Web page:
I'm not aware of any definitive studies, but anecdotally, I think everyone will find their own comfort zone after working with the program for a week or two. That said, here's what works for me.

My goal is to cover 5 new lessons per day, while not really aiming for a particular number of points. Instead, I try to divide my time between reviewing what I learned on the previous day and covering new material, giving the majority of my time to covering new material. When reviewing a group of lessons that were more challenging than normal, I may end up dividing my time more or less evenly between review and new material. To this end, I begin each day by going through the lessons from the previous day, and then move on to new material. I try to maintain my pre-change habit of not moving on to new lessons until I can complete the current one without mistakes. For me, this usually means going through each new lesson 1 to 3 times. While they're not my focus, this results in me typically getting between 100 and 150 points per day. If I have time afterwards, I spend some time with translations/immersion, so my points total can really go up quite a bit from there.

On weekends, I tend to have less time available for DL than during the week, so I focus instead on reviewing the material I covered during the previous week. I might only get 100 or so points a day. Sometimes I get far less, sometimes far more depending on other demands upon my time. Once a month, I spend my weekend time reviewing all of my weakest words from older lessons. Again, I'll work on some translations/immersion if I have the time available to do so.

The last couple of weeks, the constraints on my time have resulted in me not following this plan as I have since beginning the Spanish course, and I can really feel the impact on my retention of new material. I've had to adjust my daily goals accordingly, but am finally getting back to where I can spend the amount of time I prefer on review and new lessons.

Good luck!


I can only comment on what I'm doing, and not whether or not it works... I generally go after everyone else is asleep, and then until I'm mentally fatigued enough to really blow a lesson. For example, if I lose all my hearts by the last question, I bang through it again. If I'm on lesson 5 or 6 and I lose all the hearts halfway through, I call it a day.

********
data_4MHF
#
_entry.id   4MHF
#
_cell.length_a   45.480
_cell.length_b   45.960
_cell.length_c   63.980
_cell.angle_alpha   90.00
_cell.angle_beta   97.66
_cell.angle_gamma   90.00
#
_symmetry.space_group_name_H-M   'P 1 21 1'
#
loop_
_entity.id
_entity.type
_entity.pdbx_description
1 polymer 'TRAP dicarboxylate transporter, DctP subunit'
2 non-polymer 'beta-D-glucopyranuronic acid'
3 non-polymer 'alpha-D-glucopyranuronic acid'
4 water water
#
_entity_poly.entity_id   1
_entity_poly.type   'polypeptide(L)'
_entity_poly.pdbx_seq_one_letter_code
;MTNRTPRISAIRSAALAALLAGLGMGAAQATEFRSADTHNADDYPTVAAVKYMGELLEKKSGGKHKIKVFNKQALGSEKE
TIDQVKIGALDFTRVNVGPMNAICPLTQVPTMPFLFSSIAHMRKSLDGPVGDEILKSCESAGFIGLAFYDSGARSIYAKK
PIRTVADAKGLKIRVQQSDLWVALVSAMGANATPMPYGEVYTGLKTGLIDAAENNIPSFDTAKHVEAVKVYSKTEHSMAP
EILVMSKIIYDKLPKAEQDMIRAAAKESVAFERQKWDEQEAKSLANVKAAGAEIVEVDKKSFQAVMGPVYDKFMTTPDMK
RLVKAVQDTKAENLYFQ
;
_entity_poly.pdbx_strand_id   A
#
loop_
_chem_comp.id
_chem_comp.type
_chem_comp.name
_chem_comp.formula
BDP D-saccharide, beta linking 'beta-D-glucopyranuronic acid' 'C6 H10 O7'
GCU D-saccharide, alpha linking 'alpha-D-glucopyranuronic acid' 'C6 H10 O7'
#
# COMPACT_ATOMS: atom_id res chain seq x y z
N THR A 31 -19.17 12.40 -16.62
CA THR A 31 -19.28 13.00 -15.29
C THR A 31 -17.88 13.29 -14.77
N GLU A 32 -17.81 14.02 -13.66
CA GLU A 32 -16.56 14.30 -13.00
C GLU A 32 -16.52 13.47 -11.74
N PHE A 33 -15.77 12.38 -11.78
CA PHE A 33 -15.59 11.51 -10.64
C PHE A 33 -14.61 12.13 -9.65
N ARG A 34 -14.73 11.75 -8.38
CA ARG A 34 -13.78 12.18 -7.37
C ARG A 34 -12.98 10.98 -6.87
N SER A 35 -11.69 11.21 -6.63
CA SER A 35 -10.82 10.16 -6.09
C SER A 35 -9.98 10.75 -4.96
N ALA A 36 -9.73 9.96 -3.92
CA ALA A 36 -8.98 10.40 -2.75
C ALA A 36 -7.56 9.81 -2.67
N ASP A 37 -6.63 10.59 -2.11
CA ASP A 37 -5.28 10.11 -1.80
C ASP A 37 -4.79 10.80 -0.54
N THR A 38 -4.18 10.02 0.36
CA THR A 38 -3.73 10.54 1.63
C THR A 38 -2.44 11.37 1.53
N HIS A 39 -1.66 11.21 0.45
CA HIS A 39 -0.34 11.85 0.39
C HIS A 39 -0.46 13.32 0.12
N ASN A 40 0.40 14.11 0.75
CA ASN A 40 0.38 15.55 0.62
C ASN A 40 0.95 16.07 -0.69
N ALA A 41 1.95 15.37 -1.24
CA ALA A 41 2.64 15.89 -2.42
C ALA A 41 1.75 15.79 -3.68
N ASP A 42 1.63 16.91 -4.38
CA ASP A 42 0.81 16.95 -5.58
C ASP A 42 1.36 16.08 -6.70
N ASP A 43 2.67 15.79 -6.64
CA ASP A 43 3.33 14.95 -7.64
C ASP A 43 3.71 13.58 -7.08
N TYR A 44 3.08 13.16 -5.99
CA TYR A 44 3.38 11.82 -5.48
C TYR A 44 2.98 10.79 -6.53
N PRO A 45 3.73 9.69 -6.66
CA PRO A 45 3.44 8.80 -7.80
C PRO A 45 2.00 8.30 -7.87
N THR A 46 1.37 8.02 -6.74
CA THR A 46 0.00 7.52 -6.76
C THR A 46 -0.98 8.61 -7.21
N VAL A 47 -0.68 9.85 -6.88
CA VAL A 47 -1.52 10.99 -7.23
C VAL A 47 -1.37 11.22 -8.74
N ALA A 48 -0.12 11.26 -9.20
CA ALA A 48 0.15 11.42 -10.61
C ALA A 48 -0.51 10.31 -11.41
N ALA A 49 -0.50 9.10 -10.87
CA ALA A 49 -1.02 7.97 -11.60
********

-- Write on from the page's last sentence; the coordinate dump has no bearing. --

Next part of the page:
My impression is that persistance is what matters most, and BobKauchers point captures this.


I can also only comment on what seems to work for me. I don't strive for a set number of points or time or anything on Duolingo, but instead try for a mix of study methods.

I use a LOT of resources. In addition to Duolingo, I watch movies with the Spanish soundtrack enabled, listen to channel 5 radio on rtve.es (news and talk radio), do the videos and flashcards at SpanishDict, do exercises on LiveMocha, attend classes and do video chats on Verbling, subscribe to Spanish publications in the Pulse app on my Android, do flashcards in Anki, subscribe to News in Slow Spanish via iTunes (sync it to my iPod and listen to it on the elliptical machine at the gym), and read Spanish books on my Kindle (with a bi-lingual dictionary installed so I can see the definition of a word with a touch of the screen).

I find that if I see/hear a word or phrase in one source and then again via another source within a day or two, my retention skyrockets.